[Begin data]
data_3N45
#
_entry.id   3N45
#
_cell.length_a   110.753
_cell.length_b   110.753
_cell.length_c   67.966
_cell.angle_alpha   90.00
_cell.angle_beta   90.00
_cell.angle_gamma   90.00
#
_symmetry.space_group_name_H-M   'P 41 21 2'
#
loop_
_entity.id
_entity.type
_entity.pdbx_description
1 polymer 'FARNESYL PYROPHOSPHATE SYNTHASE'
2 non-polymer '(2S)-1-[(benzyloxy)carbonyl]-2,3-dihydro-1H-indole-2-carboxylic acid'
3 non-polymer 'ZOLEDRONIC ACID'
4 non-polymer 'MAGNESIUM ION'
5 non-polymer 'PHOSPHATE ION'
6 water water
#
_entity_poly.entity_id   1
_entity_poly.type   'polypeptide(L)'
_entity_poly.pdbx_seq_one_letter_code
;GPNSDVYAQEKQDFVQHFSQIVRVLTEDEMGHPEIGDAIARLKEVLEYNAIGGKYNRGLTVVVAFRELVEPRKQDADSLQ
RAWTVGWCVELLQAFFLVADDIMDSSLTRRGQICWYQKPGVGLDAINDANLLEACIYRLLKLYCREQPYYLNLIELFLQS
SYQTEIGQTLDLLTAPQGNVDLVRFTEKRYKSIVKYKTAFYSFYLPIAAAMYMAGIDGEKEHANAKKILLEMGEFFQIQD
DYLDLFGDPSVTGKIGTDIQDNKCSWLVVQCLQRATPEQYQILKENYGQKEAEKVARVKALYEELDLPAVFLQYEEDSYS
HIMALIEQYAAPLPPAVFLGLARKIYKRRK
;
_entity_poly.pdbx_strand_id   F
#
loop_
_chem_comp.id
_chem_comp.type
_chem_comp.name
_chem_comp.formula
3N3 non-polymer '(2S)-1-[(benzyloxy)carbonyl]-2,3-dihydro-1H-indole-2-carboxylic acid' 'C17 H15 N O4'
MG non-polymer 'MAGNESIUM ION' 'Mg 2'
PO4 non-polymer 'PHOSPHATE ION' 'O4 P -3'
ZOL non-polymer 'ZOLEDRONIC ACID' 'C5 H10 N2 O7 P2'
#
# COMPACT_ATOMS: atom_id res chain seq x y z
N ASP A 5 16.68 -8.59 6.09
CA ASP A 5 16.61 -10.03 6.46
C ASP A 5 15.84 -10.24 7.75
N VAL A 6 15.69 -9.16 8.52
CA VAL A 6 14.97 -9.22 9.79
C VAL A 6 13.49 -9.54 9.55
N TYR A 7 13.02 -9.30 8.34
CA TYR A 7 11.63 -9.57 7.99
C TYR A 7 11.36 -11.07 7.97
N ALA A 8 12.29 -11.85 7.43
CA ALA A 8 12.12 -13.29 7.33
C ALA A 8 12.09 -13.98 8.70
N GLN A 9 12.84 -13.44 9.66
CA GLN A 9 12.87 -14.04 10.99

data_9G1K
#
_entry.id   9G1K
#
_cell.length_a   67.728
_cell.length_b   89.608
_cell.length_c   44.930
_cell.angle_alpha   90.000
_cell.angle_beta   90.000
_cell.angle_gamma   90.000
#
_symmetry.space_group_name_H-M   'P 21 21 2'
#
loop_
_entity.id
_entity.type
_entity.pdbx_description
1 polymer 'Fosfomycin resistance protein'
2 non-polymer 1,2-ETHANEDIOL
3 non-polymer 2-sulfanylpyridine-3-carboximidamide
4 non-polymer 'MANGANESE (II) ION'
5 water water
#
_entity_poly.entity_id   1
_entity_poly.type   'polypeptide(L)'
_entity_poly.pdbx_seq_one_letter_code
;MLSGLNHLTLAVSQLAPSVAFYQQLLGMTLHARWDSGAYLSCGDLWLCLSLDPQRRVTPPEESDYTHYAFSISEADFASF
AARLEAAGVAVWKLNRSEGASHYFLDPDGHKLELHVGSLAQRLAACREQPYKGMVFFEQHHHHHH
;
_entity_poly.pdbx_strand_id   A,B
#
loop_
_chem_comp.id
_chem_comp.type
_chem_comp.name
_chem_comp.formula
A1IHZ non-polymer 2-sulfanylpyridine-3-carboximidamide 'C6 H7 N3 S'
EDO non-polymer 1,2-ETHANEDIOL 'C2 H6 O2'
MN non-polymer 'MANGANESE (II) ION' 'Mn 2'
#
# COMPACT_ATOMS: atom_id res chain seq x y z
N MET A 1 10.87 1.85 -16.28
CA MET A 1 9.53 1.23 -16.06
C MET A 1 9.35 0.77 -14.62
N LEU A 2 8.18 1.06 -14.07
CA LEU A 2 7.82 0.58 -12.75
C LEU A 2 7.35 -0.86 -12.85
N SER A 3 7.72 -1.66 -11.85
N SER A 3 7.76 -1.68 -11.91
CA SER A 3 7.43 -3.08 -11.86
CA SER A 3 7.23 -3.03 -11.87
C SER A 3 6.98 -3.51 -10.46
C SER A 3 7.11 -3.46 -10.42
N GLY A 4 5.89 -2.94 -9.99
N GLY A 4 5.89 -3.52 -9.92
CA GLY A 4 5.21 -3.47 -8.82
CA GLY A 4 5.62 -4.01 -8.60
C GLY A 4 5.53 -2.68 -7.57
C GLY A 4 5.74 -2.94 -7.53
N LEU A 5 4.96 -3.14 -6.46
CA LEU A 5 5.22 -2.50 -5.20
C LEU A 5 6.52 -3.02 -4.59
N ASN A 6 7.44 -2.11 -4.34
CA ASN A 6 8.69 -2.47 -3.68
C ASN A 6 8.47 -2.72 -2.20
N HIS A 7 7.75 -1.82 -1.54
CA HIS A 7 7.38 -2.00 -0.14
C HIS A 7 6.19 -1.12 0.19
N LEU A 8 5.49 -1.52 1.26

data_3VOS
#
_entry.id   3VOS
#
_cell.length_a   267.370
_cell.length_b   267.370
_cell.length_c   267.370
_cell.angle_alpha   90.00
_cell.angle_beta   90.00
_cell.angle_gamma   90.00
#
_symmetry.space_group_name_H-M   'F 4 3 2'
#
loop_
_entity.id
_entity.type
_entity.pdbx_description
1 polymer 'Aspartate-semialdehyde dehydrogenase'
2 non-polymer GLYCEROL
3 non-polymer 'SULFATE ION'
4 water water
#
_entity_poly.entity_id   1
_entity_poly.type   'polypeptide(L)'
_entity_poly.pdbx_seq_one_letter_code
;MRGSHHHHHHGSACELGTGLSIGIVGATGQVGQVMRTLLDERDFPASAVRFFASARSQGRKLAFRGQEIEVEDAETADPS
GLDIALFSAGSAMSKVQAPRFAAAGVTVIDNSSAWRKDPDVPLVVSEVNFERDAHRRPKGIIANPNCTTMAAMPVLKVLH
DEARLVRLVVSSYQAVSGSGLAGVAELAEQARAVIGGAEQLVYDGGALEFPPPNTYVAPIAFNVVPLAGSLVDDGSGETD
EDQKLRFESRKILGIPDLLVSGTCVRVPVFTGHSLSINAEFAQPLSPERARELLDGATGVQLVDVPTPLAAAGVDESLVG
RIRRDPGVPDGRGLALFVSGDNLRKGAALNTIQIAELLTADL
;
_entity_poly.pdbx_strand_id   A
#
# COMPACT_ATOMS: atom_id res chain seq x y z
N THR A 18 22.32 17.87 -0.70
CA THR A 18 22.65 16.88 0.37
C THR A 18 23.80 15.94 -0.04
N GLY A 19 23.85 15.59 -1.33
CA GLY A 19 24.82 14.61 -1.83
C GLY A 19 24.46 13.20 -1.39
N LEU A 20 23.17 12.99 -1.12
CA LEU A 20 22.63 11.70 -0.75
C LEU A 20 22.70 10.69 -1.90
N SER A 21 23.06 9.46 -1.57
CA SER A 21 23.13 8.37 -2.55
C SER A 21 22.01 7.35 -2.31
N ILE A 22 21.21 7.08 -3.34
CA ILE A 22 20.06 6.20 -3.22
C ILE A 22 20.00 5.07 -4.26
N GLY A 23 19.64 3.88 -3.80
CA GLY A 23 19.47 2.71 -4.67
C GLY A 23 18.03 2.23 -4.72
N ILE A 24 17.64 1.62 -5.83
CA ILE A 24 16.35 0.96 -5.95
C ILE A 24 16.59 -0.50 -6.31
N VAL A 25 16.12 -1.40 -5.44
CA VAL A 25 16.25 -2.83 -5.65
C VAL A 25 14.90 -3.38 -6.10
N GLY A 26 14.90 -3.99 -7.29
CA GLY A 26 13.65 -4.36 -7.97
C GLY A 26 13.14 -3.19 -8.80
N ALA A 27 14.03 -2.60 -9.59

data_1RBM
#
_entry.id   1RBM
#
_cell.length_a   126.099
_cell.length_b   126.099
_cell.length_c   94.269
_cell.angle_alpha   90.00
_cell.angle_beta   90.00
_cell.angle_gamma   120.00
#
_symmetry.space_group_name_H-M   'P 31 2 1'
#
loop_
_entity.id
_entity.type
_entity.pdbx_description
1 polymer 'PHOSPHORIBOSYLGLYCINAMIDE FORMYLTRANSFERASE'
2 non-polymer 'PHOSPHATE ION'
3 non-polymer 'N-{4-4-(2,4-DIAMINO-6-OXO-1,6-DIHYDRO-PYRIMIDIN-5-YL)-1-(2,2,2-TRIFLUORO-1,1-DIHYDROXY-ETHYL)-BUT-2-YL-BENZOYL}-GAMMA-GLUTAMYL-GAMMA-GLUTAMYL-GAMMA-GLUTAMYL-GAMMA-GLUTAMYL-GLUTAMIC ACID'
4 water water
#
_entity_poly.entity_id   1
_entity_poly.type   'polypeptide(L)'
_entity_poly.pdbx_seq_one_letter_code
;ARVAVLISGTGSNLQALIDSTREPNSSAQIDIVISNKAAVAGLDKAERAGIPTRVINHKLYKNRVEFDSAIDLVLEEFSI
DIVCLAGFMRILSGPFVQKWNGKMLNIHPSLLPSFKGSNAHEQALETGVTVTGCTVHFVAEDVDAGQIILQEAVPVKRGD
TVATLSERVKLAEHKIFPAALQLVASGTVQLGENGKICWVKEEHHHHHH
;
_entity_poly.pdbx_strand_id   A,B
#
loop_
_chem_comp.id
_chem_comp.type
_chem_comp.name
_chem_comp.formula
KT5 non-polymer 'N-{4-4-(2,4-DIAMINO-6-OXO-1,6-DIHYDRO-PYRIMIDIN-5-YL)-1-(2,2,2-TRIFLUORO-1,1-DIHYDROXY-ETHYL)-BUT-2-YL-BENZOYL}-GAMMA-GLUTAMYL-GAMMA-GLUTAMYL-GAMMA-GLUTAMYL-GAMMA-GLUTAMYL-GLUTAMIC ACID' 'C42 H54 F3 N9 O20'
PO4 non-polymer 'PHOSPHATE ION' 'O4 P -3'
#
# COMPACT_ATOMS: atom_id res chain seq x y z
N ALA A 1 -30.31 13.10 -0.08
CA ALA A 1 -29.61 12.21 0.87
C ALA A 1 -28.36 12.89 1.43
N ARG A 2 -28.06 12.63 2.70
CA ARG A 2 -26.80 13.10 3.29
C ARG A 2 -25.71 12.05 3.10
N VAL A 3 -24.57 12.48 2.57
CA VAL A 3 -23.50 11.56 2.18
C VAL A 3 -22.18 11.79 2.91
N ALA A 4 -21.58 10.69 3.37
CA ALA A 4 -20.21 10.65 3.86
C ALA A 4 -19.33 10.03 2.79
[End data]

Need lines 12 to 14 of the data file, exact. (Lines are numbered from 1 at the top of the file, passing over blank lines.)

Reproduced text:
_symmetry.space_group_name_H-M   'P 41 21 2'
#
loop_